Where to find positive tweets

By Adam Earnheardt

It’s easy to get sucked into the negativity of social media.

But for every negative post, there’s always some quote, joke or image meant to be uplifting or funny – something to make you smile on an otherwise dreary day.

While negativity seems to permeate Twitter, we often forget how easy it is to find inspirational quotes and knee-slapping jokes, the kind that really make you LOL (i.e., laugh out loud).

If you’re on Twitter and you’re looking to elevate your mood, check out daily hashtags that are meant to inspire.

For example, tweets with hashtags like #MondayMotivation or #WednesdayWisdom often offer insights or humor that give other Twitter users real-life smiley faces.

@WilliamABurnell tweeted, “We must find time to stop and thank the people who make a difference in our lives #JFK” and included the #WednesdayWisdom hashtag. It included an image of a boardwalk over clear blue water.

It wasn’t much, and no one had liked or retweeted the post aside from me. But it was something I needed to read in that moment, even if it was only a tweet with a pretty picture.

This isn’t to suggest those who use the “motivation” or “wisdom” hashtags are 100 percent focused on productivity and positivity. Indeed, some users will co-opt a trending hashtag to go on a political rant.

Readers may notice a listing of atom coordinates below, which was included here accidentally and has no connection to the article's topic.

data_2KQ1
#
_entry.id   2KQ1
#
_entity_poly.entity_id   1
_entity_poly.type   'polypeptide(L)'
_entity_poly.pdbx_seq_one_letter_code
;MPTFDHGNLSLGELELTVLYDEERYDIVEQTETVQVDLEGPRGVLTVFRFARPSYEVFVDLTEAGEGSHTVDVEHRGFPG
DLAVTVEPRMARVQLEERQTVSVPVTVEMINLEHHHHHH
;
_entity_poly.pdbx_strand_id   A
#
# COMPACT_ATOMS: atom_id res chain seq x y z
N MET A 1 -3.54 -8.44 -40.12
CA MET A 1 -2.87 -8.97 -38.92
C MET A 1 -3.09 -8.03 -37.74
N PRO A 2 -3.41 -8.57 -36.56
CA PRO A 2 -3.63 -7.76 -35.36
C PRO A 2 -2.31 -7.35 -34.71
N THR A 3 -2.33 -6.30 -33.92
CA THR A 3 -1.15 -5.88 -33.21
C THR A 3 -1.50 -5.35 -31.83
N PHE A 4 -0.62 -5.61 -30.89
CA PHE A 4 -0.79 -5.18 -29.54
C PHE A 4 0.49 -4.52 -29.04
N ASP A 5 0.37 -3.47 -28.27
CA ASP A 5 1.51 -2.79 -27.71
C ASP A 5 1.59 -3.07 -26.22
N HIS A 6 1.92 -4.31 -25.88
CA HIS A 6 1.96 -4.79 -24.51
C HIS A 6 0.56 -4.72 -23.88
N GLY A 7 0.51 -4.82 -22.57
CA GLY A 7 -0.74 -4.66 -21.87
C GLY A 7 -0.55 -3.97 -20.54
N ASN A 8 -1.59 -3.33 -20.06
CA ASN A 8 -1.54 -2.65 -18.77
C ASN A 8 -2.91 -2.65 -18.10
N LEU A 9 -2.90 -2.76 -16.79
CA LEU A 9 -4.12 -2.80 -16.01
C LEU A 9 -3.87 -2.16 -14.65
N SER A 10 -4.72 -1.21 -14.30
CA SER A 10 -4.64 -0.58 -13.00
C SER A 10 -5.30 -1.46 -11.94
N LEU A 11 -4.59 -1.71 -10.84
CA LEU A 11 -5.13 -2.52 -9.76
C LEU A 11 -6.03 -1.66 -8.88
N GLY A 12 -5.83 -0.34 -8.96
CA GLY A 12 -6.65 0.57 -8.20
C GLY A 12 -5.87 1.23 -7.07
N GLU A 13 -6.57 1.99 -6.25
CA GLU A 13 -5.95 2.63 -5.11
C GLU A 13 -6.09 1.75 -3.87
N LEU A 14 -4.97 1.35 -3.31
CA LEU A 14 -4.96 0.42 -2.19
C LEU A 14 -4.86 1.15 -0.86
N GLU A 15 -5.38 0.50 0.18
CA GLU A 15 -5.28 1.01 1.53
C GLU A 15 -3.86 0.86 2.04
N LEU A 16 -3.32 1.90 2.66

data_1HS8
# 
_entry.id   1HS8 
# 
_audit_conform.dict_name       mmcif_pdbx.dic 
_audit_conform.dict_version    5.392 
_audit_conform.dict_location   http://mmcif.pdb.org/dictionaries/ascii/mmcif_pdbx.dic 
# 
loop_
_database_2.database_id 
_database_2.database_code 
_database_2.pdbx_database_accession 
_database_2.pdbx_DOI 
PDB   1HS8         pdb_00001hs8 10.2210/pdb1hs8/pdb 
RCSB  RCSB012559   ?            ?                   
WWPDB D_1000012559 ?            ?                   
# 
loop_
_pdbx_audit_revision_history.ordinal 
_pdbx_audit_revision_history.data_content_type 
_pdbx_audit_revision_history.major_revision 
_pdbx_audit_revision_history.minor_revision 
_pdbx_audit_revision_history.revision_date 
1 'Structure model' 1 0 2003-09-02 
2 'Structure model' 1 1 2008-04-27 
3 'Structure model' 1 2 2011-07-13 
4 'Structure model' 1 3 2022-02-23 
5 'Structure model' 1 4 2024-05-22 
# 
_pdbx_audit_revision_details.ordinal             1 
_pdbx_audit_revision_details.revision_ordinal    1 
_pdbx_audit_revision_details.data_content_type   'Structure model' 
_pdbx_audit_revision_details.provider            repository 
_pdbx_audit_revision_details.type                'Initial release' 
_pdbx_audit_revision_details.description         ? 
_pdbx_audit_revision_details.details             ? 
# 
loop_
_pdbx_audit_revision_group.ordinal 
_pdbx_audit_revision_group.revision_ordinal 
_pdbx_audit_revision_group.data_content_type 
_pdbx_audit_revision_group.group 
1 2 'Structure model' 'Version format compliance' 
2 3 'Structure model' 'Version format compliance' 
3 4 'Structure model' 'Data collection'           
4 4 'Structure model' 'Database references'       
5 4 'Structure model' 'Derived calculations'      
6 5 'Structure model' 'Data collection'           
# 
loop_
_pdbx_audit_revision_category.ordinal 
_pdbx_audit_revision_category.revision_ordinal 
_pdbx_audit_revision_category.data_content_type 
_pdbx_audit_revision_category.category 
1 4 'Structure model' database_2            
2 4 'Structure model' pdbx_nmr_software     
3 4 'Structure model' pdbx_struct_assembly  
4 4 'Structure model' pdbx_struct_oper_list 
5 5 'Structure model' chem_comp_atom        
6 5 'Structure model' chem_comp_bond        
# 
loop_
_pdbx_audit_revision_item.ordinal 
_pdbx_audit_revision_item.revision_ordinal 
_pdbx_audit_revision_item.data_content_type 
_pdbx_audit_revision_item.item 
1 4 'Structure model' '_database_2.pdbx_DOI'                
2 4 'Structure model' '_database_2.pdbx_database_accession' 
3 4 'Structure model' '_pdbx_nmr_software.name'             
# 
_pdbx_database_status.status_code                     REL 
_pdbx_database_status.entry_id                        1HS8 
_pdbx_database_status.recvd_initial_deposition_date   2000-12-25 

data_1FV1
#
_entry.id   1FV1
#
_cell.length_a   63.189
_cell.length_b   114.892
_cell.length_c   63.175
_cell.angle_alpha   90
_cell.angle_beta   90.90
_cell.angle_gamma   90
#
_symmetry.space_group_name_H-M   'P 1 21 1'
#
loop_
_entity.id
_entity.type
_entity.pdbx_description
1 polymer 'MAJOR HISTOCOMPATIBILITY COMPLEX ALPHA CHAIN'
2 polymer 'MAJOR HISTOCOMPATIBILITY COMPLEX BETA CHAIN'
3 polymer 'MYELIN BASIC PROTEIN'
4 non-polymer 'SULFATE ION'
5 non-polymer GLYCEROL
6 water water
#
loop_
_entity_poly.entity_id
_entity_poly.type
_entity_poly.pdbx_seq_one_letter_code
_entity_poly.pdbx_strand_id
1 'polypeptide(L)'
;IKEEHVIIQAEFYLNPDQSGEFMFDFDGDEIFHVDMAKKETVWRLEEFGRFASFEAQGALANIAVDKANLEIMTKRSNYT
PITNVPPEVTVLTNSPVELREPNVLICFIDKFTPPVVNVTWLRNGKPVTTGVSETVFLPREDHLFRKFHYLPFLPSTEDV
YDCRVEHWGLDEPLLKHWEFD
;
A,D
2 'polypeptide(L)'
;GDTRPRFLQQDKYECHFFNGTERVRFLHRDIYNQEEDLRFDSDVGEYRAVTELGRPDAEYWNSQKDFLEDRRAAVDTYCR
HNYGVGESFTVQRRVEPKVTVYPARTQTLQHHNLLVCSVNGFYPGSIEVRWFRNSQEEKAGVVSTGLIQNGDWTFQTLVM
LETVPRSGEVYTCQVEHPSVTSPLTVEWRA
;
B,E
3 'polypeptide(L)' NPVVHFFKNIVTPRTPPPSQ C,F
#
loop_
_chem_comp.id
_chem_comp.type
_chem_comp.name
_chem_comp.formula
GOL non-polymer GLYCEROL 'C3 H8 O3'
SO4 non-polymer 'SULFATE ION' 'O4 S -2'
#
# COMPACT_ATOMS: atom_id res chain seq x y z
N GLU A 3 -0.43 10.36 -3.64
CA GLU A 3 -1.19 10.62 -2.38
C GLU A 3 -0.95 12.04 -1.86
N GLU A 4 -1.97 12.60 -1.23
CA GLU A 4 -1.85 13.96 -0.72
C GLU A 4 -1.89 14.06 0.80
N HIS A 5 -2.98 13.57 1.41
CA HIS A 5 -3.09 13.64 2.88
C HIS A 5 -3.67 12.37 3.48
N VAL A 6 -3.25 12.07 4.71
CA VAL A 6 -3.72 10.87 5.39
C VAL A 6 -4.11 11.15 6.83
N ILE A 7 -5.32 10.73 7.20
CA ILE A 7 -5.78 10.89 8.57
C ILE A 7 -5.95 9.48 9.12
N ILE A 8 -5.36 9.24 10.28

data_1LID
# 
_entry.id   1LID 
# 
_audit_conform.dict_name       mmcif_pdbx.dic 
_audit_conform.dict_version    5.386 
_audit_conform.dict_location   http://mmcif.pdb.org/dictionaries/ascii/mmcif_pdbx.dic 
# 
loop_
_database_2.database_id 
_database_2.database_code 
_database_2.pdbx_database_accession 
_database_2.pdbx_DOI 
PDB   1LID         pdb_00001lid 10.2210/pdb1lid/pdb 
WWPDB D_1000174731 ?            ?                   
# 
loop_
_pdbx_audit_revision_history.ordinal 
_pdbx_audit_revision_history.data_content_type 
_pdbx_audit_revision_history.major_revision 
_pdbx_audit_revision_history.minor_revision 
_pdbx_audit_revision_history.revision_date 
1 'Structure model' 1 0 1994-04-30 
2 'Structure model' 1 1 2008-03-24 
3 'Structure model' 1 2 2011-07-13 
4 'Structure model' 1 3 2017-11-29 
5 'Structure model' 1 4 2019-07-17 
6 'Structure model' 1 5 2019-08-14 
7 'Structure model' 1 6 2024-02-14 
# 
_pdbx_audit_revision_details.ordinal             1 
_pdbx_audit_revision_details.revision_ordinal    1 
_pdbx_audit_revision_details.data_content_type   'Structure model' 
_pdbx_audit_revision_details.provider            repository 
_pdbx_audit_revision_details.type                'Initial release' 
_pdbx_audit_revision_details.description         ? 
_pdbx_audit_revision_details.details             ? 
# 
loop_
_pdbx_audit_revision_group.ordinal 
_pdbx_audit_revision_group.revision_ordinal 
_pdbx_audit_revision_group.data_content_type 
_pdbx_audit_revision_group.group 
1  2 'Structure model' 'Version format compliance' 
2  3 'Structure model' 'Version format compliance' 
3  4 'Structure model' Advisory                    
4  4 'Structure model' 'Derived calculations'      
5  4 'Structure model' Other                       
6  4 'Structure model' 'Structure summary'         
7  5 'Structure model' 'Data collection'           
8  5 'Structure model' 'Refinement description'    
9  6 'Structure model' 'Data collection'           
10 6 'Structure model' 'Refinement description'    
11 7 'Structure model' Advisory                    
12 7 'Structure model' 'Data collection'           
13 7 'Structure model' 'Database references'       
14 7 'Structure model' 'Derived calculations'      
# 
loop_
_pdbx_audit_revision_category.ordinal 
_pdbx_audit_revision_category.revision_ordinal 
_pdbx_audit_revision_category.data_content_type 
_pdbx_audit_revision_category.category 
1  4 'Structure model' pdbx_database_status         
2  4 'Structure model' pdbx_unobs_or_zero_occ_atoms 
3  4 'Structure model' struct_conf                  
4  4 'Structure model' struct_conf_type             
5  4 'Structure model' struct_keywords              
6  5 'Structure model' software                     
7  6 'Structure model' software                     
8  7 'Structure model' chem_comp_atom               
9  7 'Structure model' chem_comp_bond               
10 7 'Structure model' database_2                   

But these users are easy to avoid and, of course, you can always unfollow or block someone you feel is abusing a hashtag meant to promote something positive.

Other similar daily hashtags include #TuesdayThoughts, #ThursdayThoughts, #FridayFeeling, #SaturdayMotivation, and #SundayFunday.

Positive Brittany at @brittlove77 tweeted, “Spend time doing what you love. Don’t waste time living a life you don’t like. Make the change you need to, to enjoy today” with the hashtag #fridayfeeling.

Like Burnell’s tweet, Brittany’s message didn’t offer earth-shaking, life-altering advice. It wasn’t meant to. It was simply meant to be a heartening message for those who needed to read it in that moment.

And clearly someone needed Brittany’s positive message, as it was retweeted more than 80 times and received more than 200 likes.

Others who post stirring, thought-provoking messages are easy to find, and some actively engage with their Twitter followers.

New Age guru Deepak Chopra maintains a very active Twitter account with motivational posts, educational videos, and links to articles. Follow Chopra at @deepakchopra to see how he uses Twitter to promote his brand and engage followers.

I’m also a fan of Simon Sinek, author of Leaders Eat Last. He doesn’t tweet often, but when he does, it’s often profound and uplifting. Earlier this year, he tweeted, “The genius at the top doesn’t make the team look good. A good team makes the person at the top look like a genius.” You can follow Sinek at @simonsinek to see more.

Adam Earnheardt is chair of the department of communication at Youngstown State University. Follow him on Twitter at @adamearn. Have a column idea? Email him at acearnheardt@gmail.com.

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